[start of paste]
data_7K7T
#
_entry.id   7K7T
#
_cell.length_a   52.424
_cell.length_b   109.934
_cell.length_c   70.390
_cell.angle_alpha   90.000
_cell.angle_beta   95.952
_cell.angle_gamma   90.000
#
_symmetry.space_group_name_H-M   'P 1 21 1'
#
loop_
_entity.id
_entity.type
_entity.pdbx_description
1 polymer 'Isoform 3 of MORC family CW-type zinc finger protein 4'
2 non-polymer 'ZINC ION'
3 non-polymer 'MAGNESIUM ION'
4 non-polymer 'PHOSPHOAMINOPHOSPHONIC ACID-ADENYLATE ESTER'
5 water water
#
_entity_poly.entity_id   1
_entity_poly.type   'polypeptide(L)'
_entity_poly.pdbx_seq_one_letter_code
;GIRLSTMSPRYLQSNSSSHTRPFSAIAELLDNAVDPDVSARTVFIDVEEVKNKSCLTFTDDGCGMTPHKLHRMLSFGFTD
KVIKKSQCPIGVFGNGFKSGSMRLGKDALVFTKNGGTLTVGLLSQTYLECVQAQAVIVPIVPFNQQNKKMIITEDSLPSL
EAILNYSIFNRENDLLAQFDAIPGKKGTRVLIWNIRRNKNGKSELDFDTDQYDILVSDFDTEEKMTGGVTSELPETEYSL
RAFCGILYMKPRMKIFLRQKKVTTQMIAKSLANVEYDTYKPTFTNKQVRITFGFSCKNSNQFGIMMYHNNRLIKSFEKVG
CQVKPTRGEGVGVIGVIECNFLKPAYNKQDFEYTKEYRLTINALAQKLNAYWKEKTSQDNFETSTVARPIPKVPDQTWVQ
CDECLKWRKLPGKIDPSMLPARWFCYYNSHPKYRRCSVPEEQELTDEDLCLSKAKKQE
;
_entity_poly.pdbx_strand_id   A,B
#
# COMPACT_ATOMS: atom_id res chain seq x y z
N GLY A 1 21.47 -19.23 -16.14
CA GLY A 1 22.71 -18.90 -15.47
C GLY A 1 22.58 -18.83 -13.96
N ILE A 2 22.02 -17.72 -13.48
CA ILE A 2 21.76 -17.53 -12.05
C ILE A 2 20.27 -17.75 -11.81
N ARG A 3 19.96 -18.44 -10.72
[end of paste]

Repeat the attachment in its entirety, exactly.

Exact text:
data_7K7T
#
_entry.id   7K7T
#
_cell.length_a   52.424
_cell.length_b   109.934
_cell.length_c   70.390
_cell.angle_alpha   90.000
_cell.angle_beta   95.952
_cell.angle_gamma   90.000
#
_symmetry.space_group_name_H-M   'P 1 21 1'
#
loop_
_entity.id
_entity.type
_entity.pdbx_description
1 polymer 'Isoform 3 of MORC family CW-type zinc finger protein 4'
2 non-polymer 'ZINC ION'
3 non-polymer 'MAGNESIUM ION'
4 non-polymer 'PHOSPHOAMINOPHOSPHONIC ACID-ADENYLATE ESTER'
5 water water
#
_entity_poly.entity_id   1
_entity_poly.type   'polypeptide(L)'
_entity_poly.pdbx_seq_one_letter_code
;GIRLSTMSPRYLQSNSSSHTRPFSAIAELLDNAVDPDVSARTVFIDVEEVKNKSCLTFTDDGCGMTPHKLHRMLSFGFTD
KVIKKSQCPIGVFGNGFKSGSMRLGKDALVFTKNGGTLTVGLLSQTYLECVQAQAVIVPIVPFNQQNKKMIITEDSLPSL
EAILNYSIFNRENDLLAQFDAIPGKKGTRVLIWNIRRNKNGKSELDFDTDQYDILVSDFDTEEKMTGGVTSELPETEYSL
RAFCGILYMKPRMKIFLRQKKVTTQMIAKSLANVEYDTYKPTFTNKQVRITFGFSCKNSNQFGIMMYHNNRLIKSFEKVG
CQVKPTRGEGVGVIGVIECNFLKPAYNKQDFEYTKEYRLTINALAQKLNAYWKEKTSQDNFETSTVARPIPKVPDQTWVQ
CDECLKWRKLPGKIDPSMLPARWFCYYNSHPKYRRCSVPEEQELTDEDLCLSKAKKQE
;
_entity_poly.pdbx_strand_id   A,B
#
# COMPACT_ATOMS: atom_id res chain seq x y z
N GLY A 1 21.47 -19.23 -16.14
CA GLY A 1 22.71 -18.90 -15.47
C GLY A 1 22.58 -18.83 -13.96
N ILE A 2 22.02 -17.72 -13.48
CA ILE A 2 21.76 -17.53 -12.05
C ILE A 2 20.27 -17.75 -11.81
N ARG A 3 19.96 -18.44 -10.72